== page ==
Have a Better Life at Work by Creating Conditions for Effective Feedback

A few years ago, I was asked to facilitate 360 feedback sessions with a group of managers. Rather than holding these sessions privately, my job was to review the individual 360 reports with each person in front of the group. We were doing this to support a culture of accountability and learning, where feedback was a group activity instead of a private, secret matter. By having colleagues present, the individual receiving the feedback could ask for clarification or examples to support the ratings he or she had received.

Knowing there was a potential for people to become overwhelmed and shut down, we started by developing a set of norms that would provide structure for the conversation. The group agreed to the following roles:

For the person “in the spotlight” getting the feedback:

  • Be in the lead, asking for input about the parts of your leadership that you are ready to learn about.
  • Stay curious about what others have to say.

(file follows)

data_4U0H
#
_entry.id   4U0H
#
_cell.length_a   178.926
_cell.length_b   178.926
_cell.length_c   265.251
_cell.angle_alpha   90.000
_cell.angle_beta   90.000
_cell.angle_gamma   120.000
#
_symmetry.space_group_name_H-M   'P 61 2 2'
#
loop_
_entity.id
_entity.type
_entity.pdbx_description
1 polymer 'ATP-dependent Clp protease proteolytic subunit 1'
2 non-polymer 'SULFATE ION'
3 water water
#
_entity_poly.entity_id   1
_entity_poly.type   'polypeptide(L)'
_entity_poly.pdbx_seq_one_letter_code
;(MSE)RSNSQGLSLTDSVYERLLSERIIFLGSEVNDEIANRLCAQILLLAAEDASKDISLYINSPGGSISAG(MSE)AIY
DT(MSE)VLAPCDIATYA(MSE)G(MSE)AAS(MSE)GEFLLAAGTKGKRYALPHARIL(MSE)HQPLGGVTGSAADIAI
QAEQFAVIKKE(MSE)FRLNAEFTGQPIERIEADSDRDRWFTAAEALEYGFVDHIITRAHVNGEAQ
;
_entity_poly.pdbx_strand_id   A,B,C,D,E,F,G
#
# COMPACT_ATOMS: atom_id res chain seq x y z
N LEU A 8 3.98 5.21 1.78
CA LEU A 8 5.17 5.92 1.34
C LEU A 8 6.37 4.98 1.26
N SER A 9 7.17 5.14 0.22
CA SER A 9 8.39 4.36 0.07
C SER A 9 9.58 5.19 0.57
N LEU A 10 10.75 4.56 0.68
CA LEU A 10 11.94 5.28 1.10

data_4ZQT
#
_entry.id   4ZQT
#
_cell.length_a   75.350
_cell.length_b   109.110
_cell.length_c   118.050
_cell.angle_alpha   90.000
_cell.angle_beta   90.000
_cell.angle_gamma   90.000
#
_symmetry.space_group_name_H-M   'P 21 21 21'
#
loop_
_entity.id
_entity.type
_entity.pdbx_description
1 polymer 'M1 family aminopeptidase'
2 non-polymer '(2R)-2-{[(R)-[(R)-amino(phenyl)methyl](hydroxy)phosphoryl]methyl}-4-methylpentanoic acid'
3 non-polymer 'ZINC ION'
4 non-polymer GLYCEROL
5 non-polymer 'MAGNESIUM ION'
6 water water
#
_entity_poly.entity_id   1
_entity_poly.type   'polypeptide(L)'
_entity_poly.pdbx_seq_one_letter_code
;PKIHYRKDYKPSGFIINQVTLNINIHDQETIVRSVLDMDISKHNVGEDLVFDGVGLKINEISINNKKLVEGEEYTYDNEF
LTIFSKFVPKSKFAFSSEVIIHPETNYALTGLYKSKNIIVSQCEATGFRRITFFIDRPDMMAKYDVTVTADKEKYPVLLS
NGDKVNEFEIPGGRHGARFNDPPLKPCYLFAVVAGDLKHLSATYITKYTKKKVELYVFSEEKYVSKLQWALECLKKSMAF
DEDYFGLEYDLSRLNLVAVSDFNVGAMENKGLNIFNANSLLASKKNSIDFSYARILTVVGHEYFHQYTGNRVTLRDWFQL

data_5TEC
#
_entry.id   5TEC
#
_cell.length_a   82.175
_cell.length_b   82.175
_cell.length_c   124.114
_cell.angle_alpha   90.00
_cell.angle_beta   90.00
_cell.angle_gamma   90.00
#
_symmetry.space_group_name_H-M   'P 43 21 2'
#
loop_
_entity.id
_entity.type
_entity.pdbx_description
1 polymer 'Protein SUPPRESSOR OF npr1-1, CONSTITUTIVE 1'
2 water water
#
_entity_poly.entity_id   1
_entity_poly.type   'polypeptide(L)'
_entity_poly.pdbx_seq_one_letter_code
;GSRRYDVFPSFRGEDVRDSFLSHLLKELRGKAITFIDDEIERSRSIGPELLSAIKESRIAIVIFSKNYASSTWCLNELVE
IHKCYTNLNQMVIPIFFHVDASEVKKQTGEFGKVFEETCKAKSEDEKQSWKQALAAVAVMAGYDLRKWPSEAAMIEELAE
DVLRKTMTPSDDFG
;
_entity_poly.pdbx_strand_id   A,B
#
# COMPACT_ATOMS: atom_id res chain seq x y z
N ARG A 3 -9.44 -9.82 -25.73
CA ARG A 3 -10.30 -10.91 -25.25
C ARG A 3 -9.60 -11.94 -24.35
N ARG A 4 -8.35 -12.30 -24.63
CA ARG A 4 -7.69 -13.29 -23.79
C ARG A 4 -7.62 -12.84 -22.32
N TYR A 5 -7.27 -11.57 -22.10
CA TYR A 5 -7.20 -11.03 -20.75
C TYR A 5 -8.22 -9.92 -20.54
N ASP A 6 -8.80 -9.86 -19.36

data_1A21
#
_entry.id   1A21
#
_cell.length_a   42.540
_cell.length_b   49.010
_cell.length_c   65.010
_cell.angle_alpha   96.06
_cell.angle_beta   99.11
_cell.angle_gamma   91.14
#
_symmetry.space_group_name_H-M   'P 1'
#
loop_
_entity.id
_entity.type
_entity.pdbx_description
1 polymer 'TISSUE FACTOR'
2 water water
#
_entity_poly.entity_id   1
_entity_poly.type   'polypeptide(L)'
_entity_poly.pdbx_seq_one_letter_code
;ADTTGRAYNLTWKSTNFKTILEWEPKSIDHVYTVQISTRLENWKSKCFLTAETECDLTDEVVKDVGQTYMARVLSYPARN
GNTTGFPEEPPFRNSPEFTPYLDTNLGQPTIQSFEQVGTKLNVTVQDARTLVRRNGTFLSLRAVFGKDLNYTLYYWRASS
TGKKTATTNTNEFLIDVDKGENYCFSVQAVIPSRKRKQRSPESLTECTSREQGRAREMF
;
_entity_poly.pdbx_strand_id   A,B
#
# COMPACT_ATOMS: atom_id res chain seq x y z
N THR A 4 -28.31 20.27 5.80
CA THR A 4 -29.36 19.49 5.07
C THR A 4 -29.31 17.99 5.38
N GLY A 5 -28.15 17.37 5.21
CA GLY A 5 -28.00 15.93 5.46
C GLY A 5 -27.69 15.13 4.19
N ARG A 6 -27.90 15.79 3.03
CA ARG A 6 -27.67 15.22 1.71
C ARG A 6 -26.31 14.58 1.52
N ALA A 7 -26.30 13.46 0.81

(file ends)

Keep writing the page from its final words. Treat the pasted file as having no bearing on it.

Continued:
• Stay open as long as you can to new information.
  • Notice when you are starting to shut down or feel defensive, and say when you’ve had enough input for now.

For feedback “givers”:

  • Give feedback that is observational and behavioral (what did you see or hear the person do?)
  • Answer the questions the receiver asks. Stick to what they are curious about.
  • Know that sometimes you will have more to say than the person is ready to hear, and that this may be frustrating for you.
  • Contain the frustration and honor the readiness of the person receiving the feedback.

Much attention has been paid to delivering feedback effectively. However, that’s only half the story. For feedback to be effective, the person receiving it needs to be open to it and ready to take it in.

Can you think of ways to use these ideas the next time you’re giving or receiving feedback, toward the goal of creating an authentically open exchange to support development?

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